5 Top Tax Planning Tips for Grandparents

“The world needs grandparents as those grandkids aren’t going to spoil themselves!”

Grandparents love to do everything they can for their grandkids, and often this will involve monetary assistance, whether this is funding private school fees, or putting money aside for their future. In addition, with the high costs of childcare, it is becoming increasingly common for grandparents to assist with childcare for working parents.

Here are 5 tax efficient tips grandparents should be aware of!


1. School fee planning

Grandparents may wish to assist with the costs of private school education for their grandchildren. This is often funded from income, which will have been taxed on receipt at the grandparent’s marginal rate, which could be up to 45%.

However, if the grandparent no longer requires the income producing asset, whether it be shares in the family company or an investment portfolio, it may be possible to use a trust in order to fund the school fees in a more efficient way.

This would allow for utilisation of the grandchild’s personal allowance and basic rate band, reducing the tax payable on the income, potentially to nil.

If set up correctly, this can also have a number of other benefits, including retention of control over the asset (especially useful in the case of shares in the family company), reducing your estate for IHT purposes and protection of assets for your family members.


2. State pension entitlement if caring for grandchildren

The amount of "qualifying years" required in order to receive the maximum state pension has recently increased from 30 to 35. Where a parent is registered for child benefit, they automatically receive a qualifying year where the child is under 12. If the parents are working and receive a qualifying year from their national insurance deductions, and a grandparent or other family member is assisting with childcare it is possible for the child benefit credit to be transferred to the grandparent (provided they are under state pension age).

This means that if a grandparent has taken early retirement in order to look after their grandchildren, this does not have to affect their entitlement to the full state pension. A joint application will need to be made to transfer the state pension credit after the October following the relevant tax year.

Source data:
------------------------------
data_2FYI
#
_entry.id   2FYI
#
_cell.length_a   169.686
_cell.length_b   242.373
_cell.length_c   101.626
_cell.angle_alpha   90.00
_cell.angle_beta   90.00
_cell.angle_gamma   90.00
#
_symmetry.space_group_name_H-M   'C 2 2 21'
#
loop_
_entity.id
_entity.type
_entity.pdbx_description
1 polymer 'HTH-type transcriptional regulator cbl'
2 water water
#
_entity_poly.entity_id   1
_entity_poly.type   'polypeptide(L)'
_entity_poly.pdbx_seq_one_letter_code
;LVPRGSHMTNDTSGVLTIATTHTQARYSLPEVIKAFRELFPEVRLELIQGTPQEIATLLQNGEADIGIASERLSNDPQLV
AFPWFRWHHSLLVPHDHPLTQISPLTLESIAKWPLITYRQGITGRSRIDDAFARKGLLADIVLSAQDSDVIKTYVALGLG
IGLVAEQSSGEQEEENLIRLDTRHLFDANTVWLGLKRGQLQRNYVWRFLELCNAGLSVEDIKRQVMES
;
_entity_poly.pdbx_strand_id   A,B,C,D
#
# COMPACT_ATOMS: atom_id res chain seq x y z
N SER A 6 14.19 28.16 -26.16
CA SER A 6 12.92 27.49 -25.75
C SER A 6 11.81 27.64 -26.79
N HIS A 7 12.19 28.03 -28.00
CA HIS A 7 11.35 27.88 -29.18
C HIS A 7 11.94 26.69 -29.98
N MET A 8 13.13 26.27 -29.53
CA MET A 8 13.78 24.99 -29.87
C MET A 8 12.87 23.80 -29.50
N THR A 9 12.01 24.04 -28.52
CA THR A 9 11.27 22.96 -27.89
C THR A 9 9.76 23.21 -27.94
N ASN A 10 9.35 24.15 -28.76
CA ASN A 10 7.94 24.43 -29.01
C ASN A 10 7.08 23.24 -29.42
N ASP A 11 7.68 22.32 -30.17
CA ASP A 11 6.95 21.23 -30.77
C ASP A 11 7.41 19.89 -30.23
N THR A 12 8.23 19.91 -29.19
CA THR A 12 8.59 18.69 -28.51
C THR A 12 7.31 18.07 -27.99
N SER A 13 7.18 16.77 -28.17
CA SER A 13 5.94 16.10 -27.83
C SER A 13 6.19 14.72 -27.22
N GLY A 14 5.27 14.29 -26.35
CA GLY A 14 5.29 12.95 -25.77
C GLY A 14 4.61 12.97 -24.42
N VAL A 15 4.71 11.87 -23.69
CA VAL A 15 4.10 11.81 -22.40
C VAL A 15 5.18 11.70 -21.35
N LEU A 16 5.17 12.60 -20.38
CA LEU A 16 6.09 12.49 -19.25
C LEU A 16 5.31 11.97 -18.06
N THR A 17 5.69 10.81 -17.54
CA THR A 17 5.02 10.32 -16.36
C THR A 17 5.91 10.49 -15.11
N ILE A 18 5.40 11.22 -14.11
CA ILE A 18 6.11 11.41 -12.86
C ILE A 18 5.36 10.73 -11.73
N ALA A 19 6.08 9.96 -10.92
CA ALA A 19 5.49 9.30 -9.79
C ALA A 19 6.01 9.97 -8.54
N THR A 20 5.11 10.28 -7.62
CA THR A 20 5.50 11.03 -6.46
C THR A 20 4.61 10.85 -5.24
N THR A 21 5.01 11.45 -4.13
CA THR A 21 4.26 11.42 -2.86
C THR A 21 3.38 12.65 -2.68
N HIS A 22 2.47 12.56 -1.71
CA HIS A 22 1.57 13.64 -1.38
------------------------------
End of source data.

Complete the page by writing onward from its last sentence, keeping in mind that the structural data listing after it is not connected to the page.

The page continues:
3. Inheritance tax exemptions for gifts

Grandparents love to spoil their grandkids! It is important to be aware that gifts will not fall out of your estate for inheritance tax purposes for 7 years after the date of gift. However, there are various exemptions available.

A gift can be made of up to £250 per child per year which will be exempt under the small gifts exemption. In addition, larger gifts may be covered by the £3,000 annual exemption per grandparent. There is also an exemption for wedding gifts – for grandparents this is up to £2,500 per grandparent.


4. Gifts out of excess income

A very useful but often overlooked inheritance tax exemption relates to gifts out of excess income. This applies to regular gifts of excess income, which can be made either directly or into a trust.

To be able to claim the exemption requires detailed records to be kept as these will need to be entered on the inheritance tax forms. However, once the initial review has been done this can be kept up to date fairly easily. Should you have a large amount of excess income it is certainly worth seeking advice as the savings available using this exemption can be substantial.


5. Have you reviewed your Will recently?

It is recommended that you review your will at least every 5 years, not only to ensure that it still meets your wishes, but also to ensure that it is drafted to be as tax efficient as possible.  For example, it is worth checking that the terms of your will do not prevent the newly implemented main residence nil rate band from being available against the value of the family home.

In addition, it is always worth considering the circumstances of the potential recipients of your estate when reviewing or drafting your will. It may be worth considering placing assets into a trust or passing directly to grandchildren if you children will not require them. This will not affect the inheritance tax on your estate but may help prevent a further 40% deduction before they are ultimately passed to your grandchildren.

To find out more about how we can help you implement any of the above, or for a full inheritance tax review, call us on 0808 144 5575 or

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